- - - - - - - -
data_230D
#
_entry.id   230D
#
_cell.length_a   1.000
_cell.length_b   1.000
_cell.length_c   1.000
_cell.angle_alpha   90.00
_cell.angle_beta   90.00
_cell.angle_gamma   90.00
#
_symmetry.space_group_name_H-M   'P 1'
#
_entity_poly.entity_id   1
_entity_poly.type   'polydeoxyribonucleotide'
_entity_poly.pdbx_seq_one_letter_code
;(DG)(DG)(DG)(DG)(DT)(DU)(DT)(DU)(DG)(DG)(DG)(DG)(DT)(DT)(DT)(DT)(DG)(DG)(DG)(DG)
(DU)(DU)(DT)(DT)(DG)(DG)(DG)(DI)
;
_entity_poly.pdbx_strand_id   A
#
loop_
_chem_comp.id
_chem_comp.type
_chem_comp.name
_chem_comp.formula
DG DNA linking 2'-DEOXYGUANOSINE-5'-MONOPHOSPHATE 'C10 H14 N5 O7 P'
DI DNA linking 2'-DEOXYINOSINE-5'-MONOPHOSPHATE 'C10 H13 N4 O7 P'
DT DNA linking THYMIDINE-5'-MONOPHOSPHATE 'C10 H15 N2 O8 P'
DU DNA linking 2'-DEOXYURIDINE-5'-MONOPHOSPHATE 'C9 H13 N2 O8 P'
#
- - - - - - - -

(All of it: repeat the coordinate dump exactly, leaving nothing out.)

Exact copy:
data_230D
#
_entry.id   230D
#
_cell.length_a   1.000
_cell.length_b   1.000
_cell.length_c   1.000
_cell.angle_alpha   90.00
_cell.angle_beta   90.00
_cell.angle_gamma   90.00
#
_symmetry.space_group_name_H-M   'P 1'
#
_entity_poly.entity_id   1
_entity_poly.type   'polydeoxyribonucleotide'
_entity_poly.pdbx_seq_one_letter_code
;(DG)(DG)(DG)(DG)(DT)(DU)(DT)(DU)(DG)(DG)(DG)(DG)(DT)(DT)(DT)(DT)(DG)(DG)(DG)(DG)
(DU)(DU)(DT)(DT)(DG)(DG)(DG)(DI)
;
_entity_poly.pdbx_strand_id   A
#
loop_
_chem_comp.id
_chem_comp.type
_chem_comp.name
_chem_comp.formula
DG DNA linking 2'-DEOXYGUANOSINE-5'-MONOPHOSPHATE 'C10 H14 N5 O7 P'
DI DNA linking 2'-DEOXYINOSINE-5'-MONOPHOSPHATE 'C10 H13 N4 O7 P'
DT DNA linking THYMIDINE-5'-MONOPHOSPHATE 'C10 H15 N2 O8 P'
DU DNA linking 2'-DEOXYURIDINE-5'-MONOPHOSPHATE 'C9 H13 N2 O8 P'
#